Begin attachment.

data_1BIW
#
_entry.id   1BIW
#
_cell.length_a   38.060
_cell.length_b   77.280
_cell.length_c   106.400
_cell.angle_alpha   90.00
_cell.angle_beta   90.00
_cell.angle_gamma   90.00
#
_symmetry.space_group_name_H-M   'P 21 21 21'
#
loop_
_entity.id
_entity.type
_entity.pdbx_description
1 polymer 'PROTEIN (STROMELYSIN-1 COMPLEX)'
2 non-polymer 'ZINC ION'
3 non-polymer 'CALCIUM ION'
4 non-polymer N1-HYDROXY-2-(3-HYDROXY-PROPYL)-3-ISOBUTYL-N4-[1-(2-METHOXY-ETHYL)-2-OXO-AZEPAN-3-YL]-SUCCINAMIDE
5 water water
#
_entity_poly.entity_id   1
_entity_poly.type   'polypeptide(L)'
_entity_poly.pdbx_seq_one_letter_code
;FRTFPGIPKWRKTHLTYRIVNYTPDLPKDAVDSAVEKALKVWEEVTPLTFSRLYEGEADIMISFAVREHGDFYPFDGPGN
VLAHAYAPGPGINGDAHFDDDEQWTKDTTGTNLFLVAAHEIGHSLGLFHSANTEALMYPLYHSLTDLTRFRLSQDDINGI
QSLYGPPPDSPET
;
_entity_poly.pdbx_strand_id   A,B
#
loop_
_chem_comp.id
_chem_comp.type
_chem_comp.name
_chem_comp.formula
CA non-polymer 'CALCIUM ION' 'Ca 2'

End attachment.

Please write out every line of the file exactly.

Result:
data_1BIW
#
_entry.id   1BIW
#
_cell.length_a   38.060
_cell.length_b   77.280
_cell.length_c   106.400
_cell.angle_alpha   90.00
_cell.angle_beta   90.00
_cell.angle_gamma   90.00
#
_symmetry.space_group_name_H-M   'P 21 21 21'
#
loop_
_entity.id
_entity.type
_entity.pdbx_description
1 polymer 'PROTEIN (STROMELYSIN-1 COMPLEX)'
2 non-polymer 'ZINC ION'
3 non-polymer 'CALCIUM ION'
4 non-polymer N1-HYDROXY-2-(3-HYDROXY-PROPYL)-3-ISOBUTYL-N4-[1-(2-METHOXY-ETHYL)-2-OXO-AZEPAN-3-YL]-SUCCINAMIDE
5 water water
#
_entity_poly.entity_id   1
_entity_poly.type   'polypeptide(L)'
_entity_poly.pdbx_seq_one_letter_code
;FRTFPGIPKWRKTHLTYRIVNYTPDLPKDAVDSAVEKALKVWEEVTPLTFSRLYEGEADIMISFAVREHGDFYPFDGPGN
VLAHAYAPGPGINGDAHFDDDEQWTKDTTGTNLFLVAAHEIGHSLGLFHSANTEALMYPLYHSLTDLTRFRLSQDDINGI
QSLYGPPPDSPET
;
_entity_poly.pdbx_strand_id   A,B
#
loop_
_chem_comp.id
_chem_comp.type
_chem_comp.name
_chem_comp.formula
CA non-polymer 'CALCIUM ION' 'Ca 2'